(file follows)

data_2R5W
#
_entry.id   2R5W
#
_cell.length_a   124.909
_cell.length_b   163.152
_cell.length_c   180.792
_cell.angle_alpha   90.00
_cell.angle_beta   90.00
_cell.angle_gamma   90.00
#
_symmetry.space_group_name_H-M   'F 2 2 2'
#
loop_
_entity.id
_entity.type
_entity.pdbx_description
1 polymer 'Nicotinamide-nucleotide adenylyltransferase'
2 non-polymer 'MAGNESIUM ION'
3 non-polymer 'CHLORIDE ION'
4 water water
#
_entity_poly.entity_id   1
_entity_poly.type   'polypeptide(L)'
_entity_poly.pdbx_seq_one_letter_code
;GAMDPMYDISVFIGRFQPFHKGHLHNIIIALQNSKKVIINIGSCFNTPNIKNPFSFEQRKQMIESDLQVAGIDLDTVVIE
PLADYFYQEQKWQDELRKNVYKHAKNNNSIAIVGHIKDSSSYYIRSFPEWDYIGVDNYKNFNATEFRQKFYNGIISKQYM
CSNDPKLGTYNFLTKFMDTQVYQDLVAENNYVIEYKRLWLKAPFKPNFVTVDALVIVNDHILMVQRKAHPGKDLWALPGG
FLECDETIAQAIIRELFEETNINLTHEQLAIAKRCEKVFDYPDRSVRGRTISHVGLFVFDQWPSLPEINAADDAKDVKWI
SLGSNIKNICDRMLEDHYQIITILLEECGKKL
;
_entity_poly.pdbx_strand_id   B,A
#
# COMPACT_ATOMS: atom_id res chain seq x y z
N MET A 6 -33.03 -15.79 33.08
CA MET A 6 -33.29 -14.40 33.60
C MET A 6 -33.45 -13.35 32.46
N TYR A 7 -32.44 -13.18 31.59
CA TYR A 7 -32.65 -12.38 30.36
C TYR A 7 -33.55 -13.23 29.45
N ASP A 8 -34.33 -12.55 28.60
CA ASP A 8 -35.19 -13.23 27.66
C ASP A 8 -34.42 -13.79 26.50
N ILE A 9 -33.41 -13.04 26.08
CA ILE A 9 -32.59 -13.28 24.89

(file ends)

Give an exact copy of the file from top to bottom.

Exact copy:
data_2R5W
#
_entry.id   2R5W
#
_cell.length_a   124.909
_cell.length_b   163.152
_cell.length_c   180.792
_cell.angle_alpha   90.00
_cell.angle_beta   90.00
_cell.angle_gamma   90.00
#
_symmetry.space_group_name_H-M   'F 2 2 2'
#
loop_
_entity.id
_entity.type
_entity.pdbx_description
1 polymer 'Nicotinamide-nucleotide adenylyltransferase'
2 non-polymer 'MAGNESIUM ION'
3 non-polymer 'CHLORIDE ION'
4 water water
#
_entity_poly.entity_id   1
_entity_poly.type   'polypeptide(L)'
_entity_poly.pdbx_seq_one_letter_code
;GAMDPMYDISVFIGRFQPFHKGHLHNIIIALQNSKKVIINIGSCFNTPNIKNPFSFEQRKQMIESDLQVAGIDLDTVVIE
PLADYFYQEQKWQDELRKNVYKHAKNNNSIAIVGHIKDSSSYYIRSFPEWDYIGVDNYKNFNATEFRQKFYNGIISKQYM
CSNDPKLGTYNFLTKFMDTQVYQDLVAENNYVIEYKRLWLKAPFKPNFVTVDALVIVNDHILMVQRKAHPGKDLWALPGG
FLECDETIAQAIIRELFEETNINLTHEQLAIAKRCEKVFDYPDRSVRGRTISHVGLFVFDQWPSLPEINAADDAKDVKWI
SLGSNIKNICDRMLEDHYQIITILLEECGKKL
;
_entity_poly.pdbx_strand_id   B,A
#
# COMPACT_ATOMS: atom_id res chain seq x y z
N MET A 6 -33.03 -15.79 33.08
CA MET A 6 -33.29 -14.40 33.60
C MET A 6 -33.45 -13.35 32.46
N TYR A 7 -32.44 -13.18 31.59
CA TYR A 7 -32.65 -12.38 30.36
C TYR A 7 -33.55 -13.23 29.45
N ASP A 8 -34.33 -12.55 28.60
CA ASP A 8 -35.19 -13.23 27.66
C ASP A 8 -34.42 -13.79 26.50
N ILE A 9 -33.41 -13.04 26.08
CA ILE A 9 -32.59 -13.28 24.89